WALKING ECOLOGY LECTURE
Friday, June 19 9am-noon
Botany Basics: the Mighty Oak
Dr. Bob Cummings
Santa Barbara Community College
BBQ & BARN DANCE
Saturday, July 11 4pm - 9pm
2nd Saturday Hikes
Ecology Lecture Series
will resume in
Whether you are interested in becoming a docent or just want to know more about local ecology, history, flora and fauna, we hope you join us in the classroom or on the trail in a few short months!!
There is no charge for Sedgwick events.
Reservations are recommended for hikes
as space is limited.
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submitted spring 2015
Female Mate Choice Plasticity under Changing Density in Field Cricket
University of Nebraska
June 2015 - December 2016
Measuring Infiltration Rates of Historic Landslides to Determine Thresholds for Instability
UC Santa Barbara
Jan - October, 2015
SmartFarm: Private and Local Cloud-based Sensor Systems for Simplifying and Automating Agriculture Analytics
Chandra Krintz & Rich Wolski
UC Santa Barbara
Jan 2015 - Oct 2017
Effects of hormone levels on the venom composition of Northern Pacific Rattlesnake (Crotalus oreganus)
Emily Taylor, Tony Frazier & Natalie Claunch
Cal Poly San Luis Obispo
January - October 2015
The potential for native and exotic plants to adaptively evolve their phenologies in response to climate change: a test with Stipa pulchra and other widespread species sampled from a latitudinal gradient in California
Elsa Cleland & Joseph Waterton
UC San Diego
Apr 2015 - Jun 2018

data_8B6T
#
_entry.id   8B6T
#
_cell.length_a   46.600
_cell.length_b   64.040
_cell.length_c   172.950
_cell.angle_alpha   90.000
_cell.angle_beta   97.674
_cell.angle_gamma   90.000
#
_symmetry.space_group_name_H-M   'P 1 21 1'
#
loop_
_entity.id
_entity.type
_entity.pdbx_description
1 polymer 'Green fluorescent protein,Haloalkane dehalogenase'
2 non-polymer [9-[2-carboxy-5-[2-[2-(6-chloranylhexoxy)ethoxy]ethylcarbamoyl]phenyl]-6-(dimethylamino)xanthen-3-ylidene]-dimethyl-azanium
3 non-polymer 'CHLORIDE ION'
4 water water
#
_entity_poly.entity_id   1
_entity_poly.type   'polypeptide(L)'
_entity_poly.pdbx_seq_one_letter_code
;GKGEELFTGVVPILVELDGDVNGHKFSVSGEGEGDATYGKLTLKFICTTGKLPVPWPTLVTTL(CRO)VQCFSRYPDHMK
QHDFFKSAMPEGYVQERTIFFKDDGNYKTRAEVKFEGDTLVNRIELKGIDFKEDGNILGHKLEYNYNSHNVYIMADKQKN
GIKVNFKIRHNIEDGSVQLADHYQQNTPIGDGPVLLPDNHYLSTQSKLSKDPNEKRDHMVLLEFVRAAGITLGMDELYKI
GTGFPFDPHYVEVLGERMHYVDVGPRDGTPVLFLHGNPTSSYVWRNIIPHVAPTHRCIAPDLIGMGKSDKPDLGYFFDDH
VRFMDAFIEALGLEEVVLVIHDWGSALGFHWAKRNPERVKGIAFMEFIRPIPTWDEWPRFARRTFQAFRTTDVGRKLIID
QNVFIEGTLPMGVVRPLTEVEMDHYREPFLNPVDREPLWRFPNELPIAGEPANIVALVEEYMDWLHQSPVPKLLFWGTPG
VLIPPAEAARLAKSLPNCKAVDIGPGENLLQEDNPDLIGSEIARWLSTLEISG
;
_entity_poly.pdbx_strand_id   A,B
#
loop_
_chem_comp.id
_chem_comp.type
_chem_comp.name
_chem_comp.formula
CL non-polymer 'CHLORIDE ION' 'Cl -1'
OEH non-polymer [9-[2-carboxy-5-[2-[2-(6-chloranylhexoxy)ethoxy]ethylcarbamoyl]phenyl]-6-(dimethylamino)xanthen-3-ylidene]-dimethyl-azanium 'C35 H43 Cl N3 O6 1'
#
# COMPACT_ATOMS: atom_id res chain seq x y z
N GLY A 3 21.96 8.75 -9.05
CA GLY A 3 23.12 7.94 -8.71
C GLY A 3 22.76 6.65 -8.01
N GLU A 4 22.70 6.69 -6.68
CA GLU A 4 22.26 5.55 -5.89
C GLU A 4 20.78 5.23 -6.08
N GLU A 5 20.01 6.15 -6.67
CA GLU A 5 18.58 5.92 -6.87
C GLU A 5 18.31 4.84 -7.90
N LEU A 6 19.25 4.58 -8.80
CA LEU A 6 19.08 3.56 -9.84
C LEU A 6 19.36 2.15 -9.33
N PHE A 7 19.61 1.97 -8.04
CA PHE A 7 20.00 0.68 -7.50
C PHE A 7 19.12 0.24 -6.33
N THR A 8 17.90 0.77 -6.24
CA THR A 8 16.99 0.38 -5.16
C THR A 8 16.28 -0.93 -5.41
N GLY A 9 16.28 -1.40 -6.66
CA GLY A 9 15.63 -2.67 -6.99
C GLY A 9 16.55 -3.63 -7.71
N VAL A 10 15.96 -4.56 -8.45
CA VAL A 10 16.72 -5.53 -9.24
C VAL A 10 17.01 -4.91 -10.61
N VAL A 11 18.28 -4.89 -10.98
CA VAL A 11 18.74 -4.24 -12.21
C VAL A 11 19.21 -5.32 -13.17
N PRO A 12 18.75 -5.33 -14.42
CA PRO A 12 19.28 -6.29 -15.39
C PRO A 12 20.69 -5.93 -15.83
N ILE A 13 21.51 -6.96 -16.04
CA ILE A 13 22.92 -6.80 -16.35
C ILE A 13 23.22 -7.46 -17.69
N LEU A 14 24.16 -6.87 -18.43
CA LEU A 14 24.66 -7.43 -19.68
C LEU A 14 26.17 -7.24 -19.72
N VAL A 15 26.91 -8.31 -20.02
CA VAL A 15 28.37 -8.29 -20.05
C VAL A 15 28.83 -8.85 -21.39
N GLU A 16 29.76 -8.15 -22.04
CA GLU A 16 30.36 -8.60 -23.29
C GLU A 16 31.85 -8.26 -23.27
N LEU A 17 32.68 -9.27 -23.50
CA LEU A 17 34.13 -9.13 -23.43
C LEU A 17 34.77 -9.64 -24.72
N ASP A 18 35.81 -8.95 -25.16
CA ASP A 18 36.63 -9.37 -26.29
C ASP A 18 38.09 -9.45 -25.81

UC Climate Initiative Fellowship--Carbon Turnover Rates Along a Gradient
Elsa Cleland & Laurel Brigham
UC San Diego
Apr 2015 - May 2015
Climate Change Modeling
Erin Riordan & Kelly Easterday
Oct 2014 - Apr 2016
Variation of fire-adapted traits in space and time: what can Ceanothus tell us about shrubland resilience in the face of shifting fire regimes?
Apr 2015 - Sep 2015
So far this academic year...
173 researchers have spent 3791 days working on 46 scientific investigations
The outreach program held 21 public events: 7 public hikes, 6 private party hikes, and 8 Walking Ecology lectures.
389 college students and 671 grade school students spent 1204 days learning at the reserve.
45 docents & volunteers
contributed 1215 days of service
the Mighty Oak
Friday, June 19th
Join Santa Barbara City College instructor Bob Cummings for a primer on the anatomy and physiology of an oak tree.
If you have ever wondered how the Santa Ynez Valley's majestic valley oak (Quercus lobata) are able to grow so large and live so long, Dr. Cummings will marvel us with information about these fascinating botanical giants.
A short walk (1 mile round trip) into a grove of valley, blue and live oaks west of Tipton House will follow the lecture.
Reservations are required and space is limited
A suggested donation of $10 per person or $15 per family is appreciated but not required. Donate online or at the door.
Researchers and students from the Physiological Ecology of Reptiles Lab (PERL) at Cal Poly San Luis Obispo, continue their studies on the Reserve's abundant population of Northern Pacific Rattlesnake (Crotalus oreganus) .
This season, graduate student Natalie Claunch is concentrating her focus on 30 tagged male rattlesnakes, all living within a mile of the Sedgwick Field Station.
She is investigating the snakes' stress hormones, venom composition, behavior, movement, and color. Since the Reserve's rattlesnakes don't appear to be displaying stress behavior because of the abundance of ground squirrels in their diet, Natalie has injected stress hormones in them to simulate drought stress.
Tracking devices were implanted in each study snake to make it easier to find them in the field using radio telemetry. Unlike the snake photographed below, Natalie's study snakes have had their tail rattles colored with bands of brightly colored paint for field identification.
A few facts about rattlesnakes:
- Venom differences (the toxins in it) are more based on the types of prey they are eating than on gender or species.
- Venom can be neurotoxic, hemotoxic, or both.